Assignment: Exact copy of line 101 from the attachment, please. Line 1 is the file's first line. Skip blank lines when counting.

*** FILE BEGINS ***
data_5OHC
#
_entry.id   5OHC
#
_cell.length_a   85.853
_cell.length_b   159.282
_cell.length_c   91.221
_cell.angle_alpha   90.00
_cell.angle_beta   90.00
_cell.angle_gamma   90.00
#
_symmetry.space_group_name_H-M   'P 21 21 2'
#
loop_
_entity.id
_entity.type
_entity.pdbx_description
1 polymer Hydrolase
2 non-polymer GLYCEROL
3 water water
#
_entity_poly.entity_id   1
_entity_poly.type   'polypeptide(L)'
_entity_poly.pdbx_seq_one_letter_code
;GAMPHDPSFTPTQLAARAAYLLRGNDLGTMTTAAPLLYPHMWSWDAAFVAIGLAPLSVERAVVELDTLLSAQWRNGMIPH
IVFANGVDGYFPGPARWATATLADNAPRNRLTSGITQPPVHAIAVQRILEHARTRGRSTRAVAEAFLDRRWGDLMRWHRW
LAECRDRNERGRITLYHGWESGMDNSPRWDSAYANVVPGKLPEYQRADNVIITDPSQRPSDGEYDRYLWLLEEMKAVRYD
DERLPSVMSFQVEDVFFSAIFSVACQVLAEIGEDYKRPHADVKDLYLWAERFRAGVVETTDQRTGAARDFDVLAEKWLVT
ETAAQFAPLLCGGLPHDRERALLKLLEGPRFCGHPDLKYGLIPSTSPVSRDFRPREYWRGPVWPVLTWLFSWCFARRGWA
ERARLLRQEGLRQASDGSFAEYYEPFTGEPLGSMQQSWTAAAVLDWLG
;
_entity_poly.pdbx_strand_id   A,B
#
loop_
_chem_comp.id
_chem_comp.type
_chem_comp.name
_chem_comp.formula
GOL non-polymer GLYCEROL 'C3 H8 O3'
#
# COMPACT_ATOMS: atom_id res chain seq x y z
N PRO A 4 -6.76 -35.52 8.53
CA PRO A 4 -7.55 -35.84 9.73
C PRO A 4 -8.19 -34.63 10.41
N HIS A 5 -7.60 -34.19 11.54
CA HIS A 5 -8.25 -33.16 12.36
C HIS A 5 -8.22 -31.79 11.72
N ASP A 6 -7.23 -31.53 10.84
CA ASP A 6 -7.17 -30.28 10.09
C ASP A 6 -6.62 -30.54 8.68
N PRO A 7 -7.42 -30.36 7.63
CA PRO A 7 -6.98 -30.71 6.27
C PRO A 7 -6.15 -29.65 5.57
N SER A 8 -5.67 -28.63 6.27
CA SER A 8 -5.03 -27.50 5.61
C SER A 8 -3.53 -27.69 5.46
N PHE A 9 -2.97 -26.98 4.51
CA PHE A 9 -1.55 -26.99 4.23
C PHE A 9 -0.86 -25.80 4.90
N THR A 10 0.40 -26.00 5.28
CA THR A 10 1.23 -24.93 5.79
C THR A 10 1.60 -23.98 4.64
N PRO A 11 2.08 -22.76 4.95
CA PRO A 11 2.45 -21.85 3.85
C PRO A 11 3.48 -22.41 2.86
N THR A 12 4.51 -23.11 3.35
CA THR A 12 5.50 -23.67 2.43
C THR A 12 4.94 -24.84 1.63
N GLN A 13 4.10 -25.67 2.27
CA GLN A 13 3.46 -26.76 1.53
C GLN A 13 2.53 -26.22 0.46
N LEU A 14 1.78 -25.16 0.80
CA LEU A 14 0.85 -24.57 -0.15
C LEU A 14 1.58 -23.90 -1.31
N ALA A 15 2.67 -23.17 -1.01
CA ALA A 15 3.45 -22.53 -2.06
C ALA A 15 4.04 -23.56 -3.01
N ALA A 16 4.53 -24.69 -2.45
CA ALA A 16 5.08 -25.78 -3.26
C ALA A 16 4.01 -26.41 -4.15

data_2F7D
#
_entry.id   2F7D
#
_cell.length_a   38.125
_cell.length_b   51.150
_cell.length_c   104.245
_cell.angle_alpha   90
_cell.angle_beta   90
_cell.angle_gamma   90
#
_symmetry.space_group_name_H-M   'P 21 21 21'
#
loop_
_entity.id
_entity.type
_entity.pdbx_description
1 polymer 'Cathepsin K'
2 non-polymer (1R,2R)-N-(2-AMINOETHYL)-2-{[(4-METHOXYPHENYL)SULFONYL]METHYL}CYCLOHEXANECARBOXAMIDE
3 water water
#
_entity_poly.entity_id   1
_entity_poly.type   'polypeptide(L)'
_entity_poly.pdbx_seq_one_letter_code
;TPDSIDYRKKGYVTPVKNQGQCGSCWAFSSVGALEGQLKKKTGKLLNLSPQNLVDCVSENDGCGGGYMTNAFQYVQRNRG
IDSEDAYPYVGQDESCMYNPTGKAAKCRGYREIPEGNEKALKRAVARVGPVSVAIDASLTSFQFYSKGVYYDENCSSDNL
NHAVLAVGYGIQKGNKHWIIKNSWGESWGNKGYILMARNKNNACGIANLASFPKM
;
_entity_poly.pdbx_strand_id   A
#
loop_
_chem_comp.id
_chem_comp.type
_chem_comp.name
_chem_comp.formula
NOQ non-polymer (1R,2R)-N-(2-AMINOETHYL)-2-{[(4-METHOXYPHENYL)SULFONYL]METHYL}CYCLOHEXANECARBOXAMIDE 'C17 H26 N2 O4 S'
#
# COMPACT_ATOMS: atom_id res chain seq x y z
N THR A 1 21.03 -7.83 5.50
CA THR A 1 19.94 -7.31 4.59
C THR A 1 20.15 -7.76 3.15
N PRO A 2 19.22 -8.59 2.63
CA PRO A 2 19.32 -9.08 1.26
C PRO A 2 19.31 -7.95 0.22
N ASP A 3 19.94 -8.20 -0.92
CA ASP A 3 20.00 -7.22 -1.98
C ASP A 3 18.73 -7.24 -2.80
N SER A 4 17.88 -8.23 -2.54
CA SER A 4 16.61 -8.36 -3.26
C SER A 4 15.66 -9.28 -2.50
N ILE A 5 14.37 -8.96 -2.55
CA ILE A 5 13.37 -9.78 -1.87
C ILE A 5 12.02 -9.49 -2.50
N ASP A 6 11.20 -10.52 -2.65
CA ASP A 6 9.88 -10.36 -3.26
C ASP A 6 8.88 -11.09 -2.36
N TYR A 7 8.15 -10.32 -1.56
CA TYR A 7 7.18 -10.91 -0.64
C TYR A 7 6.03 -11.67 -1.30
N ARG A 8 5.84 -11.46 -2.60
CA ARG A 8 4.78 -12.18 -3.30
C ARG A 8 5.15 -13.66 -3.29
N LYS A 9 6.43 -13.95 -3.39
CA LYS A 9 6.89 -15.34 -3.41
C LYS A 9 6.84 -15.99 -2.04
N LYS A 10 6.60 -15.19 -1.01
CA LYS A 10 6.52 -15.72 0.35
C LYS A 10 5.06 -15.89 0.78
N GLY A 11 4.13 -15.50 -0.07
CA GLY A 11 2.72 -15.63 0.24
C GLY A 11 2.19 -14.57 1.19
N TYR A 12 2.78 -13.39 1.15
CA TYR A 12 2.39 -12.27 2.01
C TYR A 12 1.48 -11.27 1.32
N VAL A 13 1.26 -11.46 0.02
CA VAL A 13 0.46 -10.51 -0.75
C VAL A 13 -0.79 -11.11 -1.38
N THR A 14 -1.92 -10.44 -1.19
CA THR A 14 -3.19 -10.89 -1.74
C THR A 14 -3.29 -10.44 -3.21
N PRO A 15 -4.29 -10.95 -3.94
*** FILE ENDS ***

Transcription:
#